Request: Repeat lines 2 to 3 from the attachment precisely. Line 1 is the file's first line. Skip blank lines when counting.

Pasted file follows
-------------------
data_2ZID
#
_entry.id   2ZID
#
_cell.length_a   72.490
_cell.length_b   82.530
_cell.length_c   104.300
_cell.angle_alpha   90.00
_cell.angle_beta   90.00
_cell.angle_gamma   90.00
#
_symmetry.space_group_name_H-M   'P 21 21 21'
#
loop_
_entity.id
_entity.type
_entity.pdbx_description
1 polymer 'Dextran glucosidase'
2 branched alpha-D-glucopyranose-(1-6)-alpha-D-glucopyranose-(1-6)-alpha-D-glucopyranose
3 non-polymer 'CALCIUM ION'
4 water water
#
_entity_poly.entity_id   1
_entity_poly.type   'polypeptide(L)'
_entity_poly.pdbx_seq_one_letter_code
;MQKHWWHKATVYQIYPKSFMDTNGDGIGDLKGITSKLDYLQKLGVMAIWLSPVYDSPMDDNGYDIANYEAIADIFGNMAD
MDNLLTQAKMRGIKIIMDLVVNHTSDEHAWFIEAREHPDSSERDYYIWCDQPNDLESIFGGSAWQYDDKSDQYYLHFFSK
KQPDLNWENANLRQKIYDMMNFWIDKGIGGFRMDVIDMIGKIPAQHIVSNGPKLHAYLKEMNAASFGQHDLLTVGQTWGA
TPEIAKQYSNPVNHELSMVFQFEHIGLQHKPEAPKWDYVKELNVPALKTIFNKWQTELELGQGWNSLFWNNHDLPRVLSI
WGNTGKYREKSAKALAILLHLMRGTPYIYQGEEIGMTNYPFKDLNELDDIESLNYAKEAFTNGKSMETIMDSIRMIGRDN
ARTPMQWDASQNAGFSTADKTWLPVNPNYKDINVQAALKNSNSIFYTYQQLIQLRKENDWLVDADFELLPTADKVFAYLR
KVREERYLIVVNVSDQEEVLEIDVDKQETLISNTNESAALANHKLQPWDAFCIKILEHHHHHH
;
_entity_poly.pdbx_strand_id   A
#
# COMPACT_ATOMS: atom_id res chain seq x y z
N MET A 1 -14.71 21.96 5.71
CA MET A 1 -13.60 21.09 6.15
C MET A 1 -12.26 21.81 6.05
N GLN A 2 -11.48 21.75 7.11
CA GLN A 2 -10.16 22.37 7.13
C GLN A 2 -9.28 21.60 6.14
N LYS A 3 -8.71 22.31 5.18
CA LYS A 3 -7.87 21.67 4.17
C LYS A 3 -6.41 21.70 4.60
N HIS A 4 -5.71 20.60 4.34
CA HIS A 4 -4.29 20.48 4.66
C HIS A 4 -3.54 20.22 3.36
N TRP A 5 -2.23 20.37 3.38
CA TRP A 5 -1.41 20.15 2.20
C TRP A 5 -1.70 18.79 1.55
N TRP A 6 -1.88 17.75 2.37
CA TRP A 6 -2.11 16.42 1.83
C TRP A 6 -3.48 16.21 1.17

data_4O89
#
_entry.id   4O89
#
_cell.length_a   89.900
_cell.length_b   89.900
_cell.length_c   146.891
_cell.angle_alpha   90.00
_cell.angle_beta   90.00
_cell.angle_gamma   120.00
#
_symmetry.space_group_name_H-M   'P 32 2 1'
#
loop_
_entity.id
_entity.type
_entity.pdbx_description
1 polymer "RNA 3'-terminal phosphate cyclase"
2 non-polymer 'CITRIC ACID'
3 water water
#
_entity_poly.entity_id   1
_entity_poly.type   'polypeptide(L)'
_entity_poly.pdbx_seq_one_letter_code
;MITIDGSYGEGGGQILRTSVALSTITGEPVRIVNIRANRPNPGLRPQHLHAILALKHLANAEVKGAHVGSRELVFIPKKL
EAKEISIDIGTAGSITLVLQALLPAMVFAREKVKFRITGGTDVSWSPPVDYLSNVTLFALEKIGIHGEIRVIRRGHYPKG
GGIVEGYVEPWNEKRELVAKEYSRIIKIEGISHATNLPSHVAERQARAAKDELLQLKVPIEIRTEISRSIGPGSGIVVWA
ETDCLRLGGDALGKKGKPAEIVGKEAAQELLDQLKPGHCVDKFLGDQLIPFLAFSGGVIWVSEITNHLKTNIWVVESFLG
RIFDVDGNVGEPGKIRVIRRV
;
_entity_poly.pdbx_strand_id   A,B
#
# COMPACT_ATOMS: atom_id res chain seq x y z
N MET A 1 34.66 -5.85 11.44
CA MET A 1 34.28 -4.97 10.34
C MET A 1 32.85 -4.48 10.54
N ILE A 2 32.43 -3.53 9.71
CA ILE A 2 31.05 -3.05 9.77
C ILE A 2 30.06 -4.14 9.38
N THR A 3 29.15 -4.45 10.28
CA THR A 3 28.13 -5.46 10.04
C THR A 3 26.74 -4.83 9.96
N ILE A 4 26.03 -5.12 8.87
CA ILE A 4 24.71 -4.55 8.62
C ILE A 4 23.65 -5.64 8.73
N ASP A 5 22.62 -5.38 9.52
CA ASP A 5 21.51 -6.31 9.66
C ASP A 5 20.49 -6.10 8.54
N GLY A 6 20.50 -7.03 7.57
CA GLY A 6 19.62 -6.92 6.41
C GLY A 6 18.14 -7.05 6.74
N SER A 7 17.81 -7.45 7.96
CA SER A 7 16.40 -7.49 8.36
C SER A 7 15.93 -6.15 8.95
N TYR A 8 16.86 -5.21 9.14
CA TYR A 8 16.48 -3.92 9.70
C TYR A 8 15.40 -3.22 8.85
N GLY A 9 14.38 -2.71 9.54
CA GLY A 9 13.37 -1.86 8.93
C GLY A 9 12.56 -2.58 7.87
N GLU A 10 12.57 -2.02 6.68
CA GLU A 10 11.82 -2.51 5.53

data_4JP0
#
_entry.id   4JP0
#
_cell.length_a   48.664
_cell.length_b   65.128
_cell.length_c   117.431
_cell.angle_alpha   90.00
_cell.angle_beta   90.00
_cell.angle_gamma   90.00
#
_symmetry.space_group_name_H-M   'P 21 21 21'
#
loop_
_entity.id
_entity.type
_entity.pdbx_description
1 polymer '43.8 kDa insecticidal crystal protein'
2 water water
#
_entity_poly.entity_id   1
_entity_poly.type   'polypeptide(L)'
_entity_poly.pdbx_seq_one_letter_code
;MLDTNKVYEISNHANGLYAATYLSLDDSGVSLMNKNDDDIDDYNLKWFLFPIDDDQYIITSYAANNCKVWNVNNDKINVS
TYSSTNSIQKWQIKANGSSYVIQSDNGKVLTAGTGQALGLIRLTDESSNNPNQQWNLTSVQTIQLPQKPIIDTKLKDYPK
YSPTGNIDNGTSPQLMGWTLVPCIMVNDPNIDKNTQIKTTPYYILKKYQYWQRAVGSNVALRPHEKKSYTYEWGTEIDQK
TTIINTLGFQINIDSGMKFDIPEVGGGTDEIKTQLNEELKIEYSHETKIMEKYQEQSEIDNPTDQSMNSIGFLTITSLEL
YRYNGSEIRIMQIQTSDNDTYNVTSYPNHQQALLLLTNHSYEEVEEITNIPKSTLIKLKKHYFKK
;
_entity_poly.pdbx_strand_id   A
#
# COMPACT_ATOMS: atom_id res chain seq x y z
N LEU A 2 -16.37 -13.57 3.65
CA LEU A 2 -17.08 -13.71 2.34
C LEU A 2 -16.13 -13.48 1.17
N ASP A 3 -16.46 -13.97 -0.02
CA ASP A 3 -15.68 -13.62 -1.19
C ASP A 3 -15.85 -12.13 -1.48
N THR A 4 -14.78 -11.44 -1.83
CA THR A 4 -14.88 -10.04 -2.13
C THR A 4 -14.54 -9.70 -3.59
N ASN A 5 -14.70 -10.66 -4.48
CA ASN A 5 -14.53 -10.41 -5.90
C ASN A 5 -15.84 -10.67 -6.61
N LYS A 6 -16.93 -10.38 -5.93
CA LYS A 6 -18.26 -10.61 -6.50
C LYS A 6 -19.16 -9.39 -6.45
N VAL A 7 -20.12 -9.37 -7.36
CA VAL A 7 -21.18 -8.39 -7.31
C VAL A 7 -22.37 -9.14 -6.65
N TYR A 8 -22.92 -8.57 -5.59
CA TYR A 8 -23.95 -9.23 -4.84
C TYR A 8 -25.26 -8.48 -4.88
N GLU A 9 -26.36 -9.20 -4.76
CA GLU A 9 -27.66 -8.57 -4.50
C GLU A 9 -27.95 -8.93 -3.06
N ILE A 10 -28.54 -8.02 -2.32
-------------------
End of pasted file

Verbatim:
#
_entry.id   2ZID